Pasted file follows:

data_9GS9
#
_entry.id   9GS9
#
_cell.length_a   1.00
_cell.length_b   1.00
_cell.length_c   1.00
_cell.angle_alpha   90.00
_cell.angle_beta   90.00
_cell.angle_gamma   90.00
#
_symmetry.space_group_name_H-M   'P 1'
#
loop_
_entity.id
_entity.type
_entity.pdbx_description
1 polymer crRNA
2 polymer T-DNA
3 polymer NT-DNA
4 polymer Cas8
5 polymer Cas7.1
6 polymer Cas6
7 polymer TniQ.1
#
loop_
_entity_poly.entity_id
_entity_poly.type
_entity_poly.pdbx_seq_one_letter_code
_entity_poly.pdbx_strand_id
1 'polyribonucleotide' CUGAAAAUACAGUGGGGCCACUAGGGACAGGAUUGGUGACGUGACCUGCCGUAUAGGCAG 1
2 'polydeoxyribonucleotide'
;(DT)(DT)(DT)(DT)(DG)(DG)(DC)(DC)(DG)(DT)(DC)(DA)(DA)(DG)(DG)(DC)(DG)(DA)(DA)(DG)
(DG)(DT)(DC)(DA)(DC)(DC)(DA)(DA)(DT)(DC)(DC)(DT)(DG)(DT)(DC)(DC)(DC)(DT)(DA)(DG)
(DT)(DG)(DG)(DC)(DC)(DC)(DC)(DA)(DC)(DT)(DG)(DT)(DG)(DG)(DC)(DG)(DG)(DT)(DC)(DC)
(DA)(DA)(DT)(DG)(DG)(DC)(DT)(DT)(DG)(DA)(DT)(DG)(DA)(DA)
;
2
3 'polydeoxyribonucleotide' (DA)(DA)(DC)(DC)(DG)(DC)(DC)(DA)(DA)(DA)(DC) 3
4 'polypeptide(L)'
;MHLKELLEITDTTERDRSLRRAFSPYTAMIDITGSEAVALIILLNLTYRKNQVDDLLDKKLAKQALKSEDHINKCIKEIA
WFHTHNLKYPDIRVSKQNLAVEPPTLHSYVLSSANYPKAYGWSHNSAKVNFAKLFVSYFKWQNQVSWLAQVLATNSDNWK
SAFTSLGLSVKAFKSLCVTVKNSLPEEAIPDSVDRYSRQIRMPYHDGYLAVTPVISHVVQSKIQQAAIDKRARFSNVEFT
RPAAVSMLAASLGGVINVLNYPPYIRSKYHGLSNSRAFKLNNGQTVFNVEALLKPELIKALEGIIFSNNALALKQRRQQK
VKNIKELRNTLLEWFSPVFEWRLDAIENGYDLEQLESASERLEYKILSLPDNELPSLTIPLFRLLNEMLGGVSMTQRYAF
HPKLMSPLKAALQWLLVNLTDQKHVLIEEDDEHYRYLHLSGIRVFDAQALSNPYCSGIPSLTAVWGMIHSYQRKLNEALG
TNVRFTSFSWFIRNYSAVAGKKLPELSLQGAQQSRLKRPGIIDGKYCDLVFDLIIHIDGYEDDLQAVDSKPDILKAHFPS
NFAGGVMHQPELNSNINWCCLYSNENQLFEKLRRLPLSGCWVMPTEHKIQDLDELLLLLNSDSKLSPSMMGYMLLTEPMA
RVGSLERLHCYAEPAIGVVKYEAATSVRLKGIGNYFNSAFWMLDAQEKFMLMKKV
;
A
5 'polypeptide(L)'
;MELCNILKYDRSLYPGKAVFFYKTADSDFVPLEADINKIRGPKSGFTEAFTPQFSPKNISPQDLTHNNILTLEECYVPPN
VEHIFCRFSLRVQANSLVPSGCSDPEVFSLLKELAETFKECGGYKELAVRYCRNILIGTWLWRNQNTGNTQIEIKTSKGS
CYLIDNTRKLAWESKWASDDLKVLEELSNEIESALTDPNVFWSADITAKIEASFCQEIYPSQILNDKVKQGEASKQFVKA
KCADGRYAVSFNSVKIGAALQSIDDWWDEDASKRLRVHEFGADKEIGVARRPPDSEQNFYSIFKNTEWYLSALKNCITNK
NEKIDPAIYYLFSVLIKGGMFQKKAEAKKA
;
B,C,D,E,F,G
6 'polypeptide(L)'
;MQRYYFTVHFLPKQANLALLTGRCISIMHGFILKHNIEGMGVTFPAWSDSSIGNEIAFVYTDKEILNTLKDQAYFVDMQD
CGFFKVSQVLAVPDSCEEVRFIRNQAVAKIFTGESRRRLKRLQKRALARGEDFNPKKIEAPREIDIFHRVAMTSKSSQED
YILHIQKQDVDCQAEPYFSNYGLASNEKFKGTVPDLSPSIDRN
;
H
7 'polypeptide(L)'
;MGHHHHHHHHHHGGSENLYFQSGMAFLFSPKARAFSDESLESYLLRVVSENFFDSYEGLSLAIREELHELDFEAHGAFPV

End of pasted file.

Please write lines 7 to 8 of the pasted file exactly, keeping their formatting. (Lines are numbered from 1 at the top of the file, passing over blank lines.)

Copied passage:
_cell.length_c   1.00
_cell.angle_alpha   90.00